Restoration Projects England

Essex Native Oyster Restoration Initiative

Essex Native Oyster Restoration Initiative (ENORI) is collaboration between the oystermen, scientists, conservationists and the UK government to restore native oysters in Essex, UK. Our shared vision is for the Essex estuaries to have self-sustaining populations of native oysters that provide ecosystem services, sustainable fisheries and increased biodiversity whilst recognising their cultural importance.
The project location is the Blackwater, Crouch, Roach and Colne Estuaries’ Marine Conservation Zone (MCZ). This 284km2 marine protected area was designated in 2013 for both native oysters (the population) and native oyster beds (the habitat). By area, it is the largest restoration project in Europe.

We have two main recovery strategies within the MCZ:

  1. we have created a 200ha voluntary no-take Conservation Box where we are improving the substrate through the addition of shell and gravel cultch and building a ‘Mother Oyster’ broodstock sanctuary to increase recruitment,
  2. in the remaining 282km2 of protect area using adaptive management measures sustainable wild oyster fishery protected under Byelaw.

To understand our successes and possible failures in this new field of marine restoration, we are conducting extensive scientific monitoring.


Alison Debney

Solent Oyster Restoration Project

Photos: with copyright

The Solent Oyster Restoration Project, spearheaded by the Blue Marine Foundation (BLUE), is restoring native oyster populations on a large scale on England’s south coast.

This collaborative project between scientists, fishermen, conservationists and local industry is aiming to restore five million oysters to the Solent waters over the next five years and reinvigorate the ecosystem services the oyster once provided.

The Solent is the strait of water that separates the Isle of Wight from mainland UK, its oyster populations have been exploited since Roman times and between 1972 – 2006 it was Europe’s largest self-sustaining oyster fishery. However, overfishing, disease and predation caused its collapse and eventual closure in 2013, with only very limited, occasional access to fishers since that date.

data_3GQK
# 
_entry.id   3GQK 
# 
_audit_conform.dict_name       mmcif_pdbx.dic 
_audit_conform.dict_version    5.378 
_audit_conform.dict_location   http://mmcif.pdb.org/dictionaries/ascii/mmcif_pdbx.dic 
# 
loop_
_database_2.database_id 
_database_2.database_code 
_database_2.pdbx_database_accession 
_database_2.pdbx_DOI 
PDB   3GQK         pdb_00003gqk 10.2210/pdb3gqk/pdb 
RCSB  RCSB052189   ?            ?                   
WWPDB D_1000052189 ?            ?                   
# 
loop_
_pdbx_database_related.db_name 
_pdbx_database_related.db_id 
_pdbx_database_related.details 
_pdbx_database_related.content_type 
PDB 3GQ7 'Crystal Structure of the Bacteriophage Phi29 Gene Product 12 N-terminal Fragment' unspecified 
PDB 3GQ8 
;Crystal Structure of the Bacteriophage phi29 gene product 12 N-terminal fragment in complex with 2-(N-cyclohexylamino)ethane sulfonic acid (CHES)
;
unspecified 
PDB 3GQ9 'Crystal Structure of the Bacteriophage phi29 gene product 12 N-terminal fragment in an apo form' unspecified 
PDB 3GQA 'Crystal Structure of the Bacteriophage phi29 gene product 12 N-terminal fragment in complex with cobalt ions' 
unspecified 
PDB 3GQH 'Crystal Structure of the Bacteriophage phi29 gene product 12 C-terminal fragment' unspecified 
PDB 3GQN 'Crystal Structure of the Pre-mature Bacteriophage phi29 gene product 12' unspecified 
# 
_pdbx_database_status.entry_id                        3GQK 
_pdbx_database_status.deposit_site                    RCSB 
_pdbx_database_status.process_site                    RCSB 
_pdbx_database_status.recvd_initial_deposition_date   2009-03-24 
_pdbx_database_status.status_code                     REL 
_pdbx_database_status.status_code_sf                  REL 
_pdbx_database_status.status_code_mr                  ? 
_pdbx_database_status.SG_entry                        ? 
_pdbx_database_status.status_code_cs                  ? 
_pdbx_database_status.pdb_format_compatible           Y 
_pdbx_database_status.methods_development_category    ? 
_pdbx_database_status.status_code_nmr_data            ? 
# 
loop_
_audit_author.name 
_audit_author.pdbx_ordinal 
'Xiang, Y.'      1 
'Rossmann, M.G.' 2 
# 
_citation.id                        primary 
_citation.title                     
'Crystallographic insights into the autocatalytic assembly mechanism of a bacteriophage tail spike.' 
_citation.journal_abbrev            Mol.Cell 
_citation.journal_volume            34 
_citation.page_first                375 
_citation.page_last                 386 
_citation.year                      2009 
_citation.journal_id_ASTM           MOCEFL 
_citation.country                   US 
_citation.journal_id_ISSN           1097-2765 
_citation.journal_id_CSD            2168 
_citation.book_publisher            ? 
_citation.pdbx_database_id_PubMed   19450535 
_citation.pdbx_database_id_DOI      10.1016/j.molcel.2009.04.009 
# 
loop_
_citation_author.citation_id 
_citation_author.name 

Through the following strategies, the Solent Oyster Restoration Project aims to restore native oyster beds and the associated benefits that they bring:

  • Broodstock cages: In order to increase the number of breeding oysters within the Solent, oysters are placed at high densities in cages that are hung from existing pontoons, below the surface of the water. Easy access to these oysters allows their physiological and reproductive state to be monitored regularly.
  • Seabed restoration: To promote natural recruitment and re-establish wild oyster beds, sanctuary seabed sites will be restored on a large scale. Oyster beds will be placed in areas closed to commercial fishing and allowed to flourish and develop.
  • Community outreach: Through volunteer programmes and school visits, the project is raising awareness for the need for oyster restoration.

In order to put in to context the potential successes and failures of the restorative process, extensive monitoring and environmental data will be collected throughout the term of the project and beyond. Three PhD students are attached to the project:

  • Luke Helmer, University of Portsmouth
  • Zoë Holbrook, University of Southampton
  • Christina Thiele, University of Southampton

Our partners include:
The University of Portsmouth, University of Southampton, MDL Marinas, Southern Inshore Fisheries and Conservation Authority.

To find out more information about the project please visit and follow the story via our social media:

Twitter: @solentnative
Instagram: @solentoyster
Facebook: /SolentOysterRestorationProject


Jacob Kean-Hammerson